Notre Dame Analysis: Irish Take Away Running Game

Quincy Patterson, Virginia Tech
Quincy Patterson has a high ceiling, but for now he is limited. (Ivan Morozov)

This one has been a real pain to write. I should be happier about the game. I had it crossed off as a loss in the preseason, and going into the game I figured ND would win by ten or fourteen even if Hooker started. If you’d told me Tech would have a defensive TD, but Patterson was starting, I still would’ve guessed a similar score, maybe worse. Instead, I’m lamenting the missed opportunity, worried about just how hurt Hooker is, keeping my fingers crossed there isn’t a hangover, and concerned about a Wake Forest team’s emerging offense and oddball RPO game.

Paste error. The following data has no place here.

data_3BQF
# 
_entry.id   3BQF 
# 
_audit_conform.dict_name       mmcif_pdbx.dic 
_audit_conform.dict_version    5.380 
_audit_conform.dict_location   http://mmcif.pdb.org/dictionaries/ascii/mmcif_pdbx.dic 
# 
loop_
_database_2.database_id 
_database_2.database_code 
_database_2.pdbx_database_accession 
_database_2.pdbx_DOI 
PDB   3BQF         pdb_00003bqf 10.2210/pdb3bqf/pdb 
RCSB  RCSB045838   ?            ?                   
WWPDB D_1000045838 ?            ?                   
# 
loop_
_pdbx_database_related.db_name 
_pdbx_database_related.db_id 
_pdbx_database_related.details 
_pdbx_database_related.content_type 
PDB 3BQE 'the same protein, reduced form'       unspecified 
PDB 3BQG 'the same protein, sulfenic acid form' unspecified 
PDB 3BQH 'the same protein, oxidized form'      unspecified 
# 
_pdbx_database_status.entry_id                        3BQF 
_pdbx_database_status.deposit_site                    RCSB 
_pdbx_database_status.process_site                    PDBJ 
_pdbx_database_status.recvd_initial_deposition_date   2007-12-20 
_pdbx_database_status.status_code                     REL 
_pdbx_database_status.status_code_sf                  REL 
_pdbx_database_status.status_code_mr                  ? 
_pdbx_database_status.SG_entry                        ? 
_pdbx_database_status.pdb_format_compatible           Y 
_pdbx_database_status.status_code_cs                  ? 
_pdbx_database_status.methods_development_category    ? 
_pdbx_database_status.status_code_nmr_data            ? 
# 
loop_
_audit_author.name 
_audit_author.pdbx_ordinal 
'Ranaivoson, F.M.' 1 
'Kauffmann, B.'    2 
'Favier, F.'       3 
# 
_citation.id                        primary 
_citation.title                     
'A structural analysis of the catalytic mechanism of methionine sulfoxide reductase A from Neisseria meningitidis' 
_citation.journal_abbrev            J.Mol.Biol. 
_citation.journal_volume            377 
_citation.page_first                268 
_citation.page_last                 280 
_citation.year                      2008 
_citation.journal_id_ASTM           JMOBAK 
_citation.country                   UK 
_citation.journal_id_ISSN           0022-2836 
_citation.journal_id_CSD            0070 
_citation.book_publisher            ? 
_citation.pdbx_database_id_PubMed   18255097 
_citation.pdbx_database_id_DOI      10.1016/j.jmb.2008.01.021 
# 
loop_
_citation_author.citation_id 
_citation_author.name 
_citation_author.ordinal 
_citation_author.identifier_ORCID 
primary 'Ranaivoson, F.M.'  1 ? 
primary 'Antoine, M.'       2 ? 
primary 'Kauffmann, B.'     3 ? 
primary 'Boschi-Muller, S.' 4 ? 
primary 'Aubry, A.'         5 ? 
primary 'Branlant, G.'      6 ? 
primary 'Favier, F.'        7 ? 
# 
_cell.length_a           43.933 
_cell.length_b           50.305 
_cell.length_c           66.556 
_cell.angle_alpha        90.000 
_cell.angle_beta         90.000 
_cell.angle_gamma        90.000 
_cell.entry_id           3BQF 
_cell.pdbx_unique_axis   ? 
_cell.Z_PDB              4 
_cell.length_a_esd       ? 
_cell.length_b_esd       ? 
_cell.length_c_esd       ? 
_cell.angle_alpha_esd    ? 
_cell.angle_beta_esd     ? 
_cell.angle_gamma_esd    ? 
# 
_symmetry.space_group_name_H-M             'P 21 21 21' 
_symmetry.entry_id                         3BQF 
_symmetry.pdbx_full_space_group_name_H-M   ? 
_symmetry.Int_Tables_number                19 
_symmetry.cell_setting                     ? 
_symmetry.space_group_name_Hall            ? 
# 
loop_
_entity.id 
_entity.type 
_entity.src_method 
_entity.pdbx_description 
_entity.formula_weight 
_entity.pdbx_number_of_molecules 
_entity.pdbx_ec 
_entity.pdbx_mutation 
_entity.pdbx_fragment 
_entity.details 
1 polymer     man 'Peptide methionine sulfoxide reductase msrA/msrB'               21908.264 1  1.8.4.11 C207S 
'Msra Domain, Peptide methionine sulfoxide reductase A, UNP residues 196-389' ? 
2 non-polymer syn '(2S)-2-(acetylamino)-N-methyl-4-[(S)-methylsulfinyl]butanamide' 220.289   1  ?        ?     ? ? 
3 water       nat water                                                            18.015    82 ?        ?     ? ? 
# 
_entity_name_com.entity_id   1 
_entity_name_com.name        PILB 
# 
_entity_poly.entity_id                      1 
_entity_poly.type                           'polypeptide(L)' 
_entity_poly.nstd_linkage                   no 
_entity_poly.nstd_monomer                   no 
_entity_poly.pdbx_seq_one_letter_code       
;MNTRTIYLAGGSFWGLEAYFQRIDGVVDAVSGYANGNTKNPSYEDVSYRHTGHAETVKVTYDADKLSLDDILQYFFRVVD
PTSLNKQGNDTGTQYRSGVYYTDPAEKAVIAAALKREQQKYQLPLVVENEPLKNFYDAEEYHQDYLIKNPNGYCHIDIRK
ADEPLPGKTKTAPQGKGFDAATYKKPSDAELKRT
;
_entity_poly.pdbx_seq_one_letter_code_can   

I don’t think this is the game to criticize the coaches so much for in-game decisions, seeing as how the offense played the whole game handicapped, and the defense ended up that way in the critical final minutes.

Virginia Tech’s Quarterbacks

It was apparent against UNC, but now even the last holdouts must see that Quincy Patterson has a ways to go in the passing game. Sure, the weather was iffy and his receivers failed him far more than they should’ve, but compared to Hooker he doesn’t have the same comfort within the scheme. Thirteen points probably won’t be enough to beat anyone left on Tech’s schedule—even Georgia Tech put up 20+ against Miami, Duke, and UNC.

That doesn’t mean Patterson’s a bust, or that the UNC performance was a fluke. Patterson still has plenty of time to develop. He didn’t come out of high school throwing for 6,000 yards—Hooker did. Hooker’s a few years ahead of the curve compared to Patterson (and seemingly to all the QBs on the roster.)